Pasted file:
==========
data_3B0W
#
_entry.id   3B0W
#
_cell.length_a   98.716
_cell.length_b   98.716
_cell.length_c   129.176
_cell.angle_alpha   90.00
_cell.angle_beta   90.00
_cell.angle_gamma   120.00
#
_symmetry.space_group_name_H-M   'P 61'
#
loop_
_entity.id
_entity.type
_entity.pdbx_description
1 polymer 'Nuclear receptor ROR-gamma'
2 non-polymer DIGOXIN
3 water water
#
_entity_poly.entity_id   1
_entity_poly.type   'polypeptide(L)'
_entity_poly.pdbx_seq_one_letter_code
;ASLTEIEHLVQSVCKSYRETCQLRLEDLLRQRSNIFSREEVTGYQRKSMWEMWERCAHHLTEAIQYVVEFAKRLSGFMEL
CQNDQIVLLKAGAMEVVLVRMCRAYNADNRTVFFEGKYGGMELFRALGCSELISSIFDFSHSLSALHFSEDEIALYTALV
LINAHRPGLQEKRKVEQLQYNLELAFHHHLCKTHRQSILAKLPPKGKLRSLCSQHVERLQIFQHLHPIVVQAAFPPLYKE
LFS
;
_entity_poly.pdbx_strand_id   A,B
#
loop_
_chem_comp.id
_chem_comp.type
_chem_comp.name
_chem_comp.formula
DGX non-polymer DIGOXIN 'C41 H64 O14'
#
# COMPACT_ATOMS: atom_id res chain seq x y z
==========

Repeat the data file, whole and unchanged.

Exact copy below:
data_3B0W
#
_entry.id   3B0W
#
_cell.length_a   98.716
_cell.length_b   98.716
_cell.length_c   129.176
_cell.angle_alpha   90.00
_cell.angle_beta   90.00
_cell.angle_gamma   120.00
#
_symmetry.space_group_name_H-M   'P 61'
#
loop_
_entity.id
_entity.type
_entity.pdbx_description
1 polymer 'Nuclear receptor ROR-gamma'
2 non-polymer DIGOXIN
3 water water
#
_entity_poly.entity_id   1
_entity_poly.type   'polypeptide(L)'
_entity_poly.pdbx_seq_one_letter_code
;ASLTEIEHLVQSVCKSYRETCQLRLEDLLRQRSNIFSREEVTGYQRKSMWEMWERCAHHLTEAIQYVVEFAKRLSGFMEL
CQNDQIVLLKAGAMEVVLVRMCRAYNADNRTVFFEGKYGGMELFRALGCSELISSIFDFSHSLSALHFSEDEIALYTALV
LINAHRPGLQEKRKVEQLQYNLELAFHHHLCKTHRQSILAKLPPKGKLRSLCSQHVERLQIFQHLHPIVVQAAFPPLYKE
LFS
;
_entity_poly.pdbx_strand_id   A,B
#
loop_
_chem_comp.id
_chem_comp.type
_chem_comp.name
_chem_comp.formula
DGX non-polymer DIGOXIN 'C41 H64 O14'
#
# COMPACT_ATOMS: atom_id res chain seq x y z